Sous- Vide, what is that? Well it might be the best method of cooking steak there is.
Sous-vide (pronounced su vi: d) is French for “under vacuum”. It is a method for cooking food in airtight or vacuum-sealed plastic bags in a temperature regulated water bath at temperatures much lower than normal cooking techniques. You cook the food at precisely the temperature you want to finish at (say 129 degrees F for a rare steak). No part of the meat can over-cook, and the sealed bag keeps in all the juices and flavor that otherwise could be lost during the cooking process. Achieving the perfect doneness is as simple as getting the water temperature right. Perfectly cooked steak every time! A brief sear in a hot pan just prior to serving put a nice crust on and voila! You are turning out some of the best steak you will ever eat.
There are a number of Sous-vide attachments and full blown commercial circulators available, but great results can be obtained using a well- insulated beverage cooler, a zip lock bag, and a digital food thermometer. This is not a new technique; high-end restaurants have been utilizing this method since the 70’s. I am really glad I tried this method at the urging of a good friend a while back, and have really set the bar higher on “the perfect steak” using sous-vide.
- Venison Steaks
- Kosher or sea salt
- Fresh cracked pepper
I used back straps for this recipe, but whatever steak you have and would like to cook perfectly, use. Cut these to a thickness of 1 ½ inch. Let the steaks sit out at room temperature for a half hour or so to get the chill out of the meat. Salt and pepper the steaks, including the edges, to taste. Place the meat in a quart zip-lock bag. You can put several smaller steaks in the same bag; just do not over-lap the meat. Use separate bags for each larger steak. At this point you could add additional items such as fresh herbs or marinades, but keep your first time simple. Salt and pepper.
Displace the air by slowly lowering the bagged steak into a pot of water, letting the pressure of the water press air out of the top of the bag. Partially “zip” the bag and keep a hold of the top. Once most of the air is out of the bag, zip the rest of it just above the waterline, being careful not to get water in the bag. (It sounds more complicated than it is) Of course if you have a vacuum sealer, by all means use it instead. Most of the prep work is now done!
Now to get the cooking medium, “water”, ready. Use a quality, well insulated beverage cooler. I found that a 20 can beverage cooler is perfect. You want it large enough that the steaks do not bring the water temperature down quickly. If all you have is a larger cooler, fine, you just have to heat more water. Half fill your cooler with hot water out of the tap. Heat some water in a large pot and using your digital food thermometer bring the water in the cooler to your desired cooking temperature. For venison I suggest the following temps and times, but there is a wealth of information on line for different cuts of meat and cooking times. I encourage you to do a little research and pick out a comfortable doneness for yourself.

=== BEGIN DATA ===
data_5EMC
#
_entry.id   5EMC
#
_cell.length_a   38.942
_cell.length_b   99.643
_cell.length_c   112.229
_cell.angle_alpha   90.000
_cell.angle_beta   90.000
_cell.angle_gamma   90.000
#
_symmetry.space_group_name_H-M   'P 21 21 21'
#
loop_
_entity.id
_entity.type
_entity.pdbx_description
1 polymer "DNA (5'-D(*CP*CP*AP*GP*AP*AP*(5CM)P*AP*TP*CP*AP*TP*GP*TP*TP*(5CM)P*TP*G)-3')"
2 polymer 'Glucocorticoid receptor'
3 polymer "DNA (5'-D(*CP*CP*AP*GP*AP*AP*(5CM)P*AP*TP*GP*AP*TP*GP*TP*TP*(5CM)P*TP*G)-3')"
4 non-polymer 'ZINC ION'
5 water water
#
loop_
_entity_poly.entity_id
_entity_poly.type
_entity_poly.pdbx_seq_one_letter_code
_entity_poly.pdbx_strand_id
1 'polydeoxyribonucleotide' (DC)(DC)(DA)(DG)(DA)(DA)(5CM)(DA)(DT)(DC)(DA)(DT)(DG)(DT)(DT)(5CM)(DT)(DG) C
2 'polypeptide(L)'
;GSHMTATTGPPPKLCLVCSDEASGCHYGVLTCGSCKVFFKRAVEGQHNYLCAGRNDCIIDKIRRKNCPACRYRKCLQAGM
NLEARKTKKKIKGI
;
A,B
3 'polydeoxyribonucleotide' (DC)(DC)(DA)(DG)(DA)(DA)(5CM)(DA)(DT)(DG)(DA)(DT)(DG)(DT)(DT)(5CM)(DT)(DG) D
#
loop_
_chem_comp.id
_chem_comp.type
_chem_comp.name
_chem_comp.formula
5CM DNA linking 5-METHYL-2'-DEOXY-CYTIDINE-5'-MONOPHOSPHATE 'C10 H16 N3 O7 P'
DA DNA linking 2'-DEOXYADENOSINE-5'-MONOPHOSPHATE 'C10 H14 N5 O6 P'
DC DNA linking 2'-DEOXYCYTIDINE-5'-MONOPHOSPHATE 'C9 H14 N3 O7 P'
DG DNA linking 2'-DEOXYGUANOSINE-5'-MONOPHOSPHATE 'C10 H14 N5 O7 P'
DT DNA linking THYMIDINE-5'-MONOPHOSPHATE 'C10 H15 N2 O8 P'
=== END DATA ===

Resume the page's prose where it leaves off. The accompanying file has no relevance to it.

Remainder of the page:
Rare: 125 – 128 degrees F for 1-2 hours in water
Medium Rare: 129 – 133 degrees F for1-2 hours in water
Get the water precisely the right temperature and add the bagged steaks. With the air removed from the bags they drift dreamily towards the bottom. You are cooking now baby! Check the water temperature after a few minutes and add some more hot water if the cool meat has lowered your temp. Cover the cooler and have a cold beverage, walk the dog, or take a nap for about an hour and a half. You could also prepare your side dishes, make a salad, and enjoy a glass or two of wine while your steak is perfectly cooking! I chose 129 degrees and 1 ½ hours for this recipe, and it was fantastic. You can leave the meat in the water longer (up to 4 hours) if you don’t wake from that nap, (or your guests are late). The meat can’t over-cook! Precise timing is not the issue, precise temperature is!
Remove the steak from the bag, and pat them dry with a paper towel. You will immediately notice that they do not have any browning and look like the inside of a cooked roast, which in effect, they are. You can either sear them in a cast iron pan, or on a hot grill. Hey, why dirty a pan? Heat your grill just as hot as you can. Sear the meat from 30 second to a minute on each side, and you are done. You could add some melted butter, drizzle with a sauce, or just serve them straight up. Sous-vide is a unique way to ensure a perfect venison steak.
I know this whole deal sounds weird, and my guests were skeptical to say the least, but I have tried this method with venison and beef steaks quite a few times with great success. Everyone marveled at the final results. Do yourself a favor and give it a try.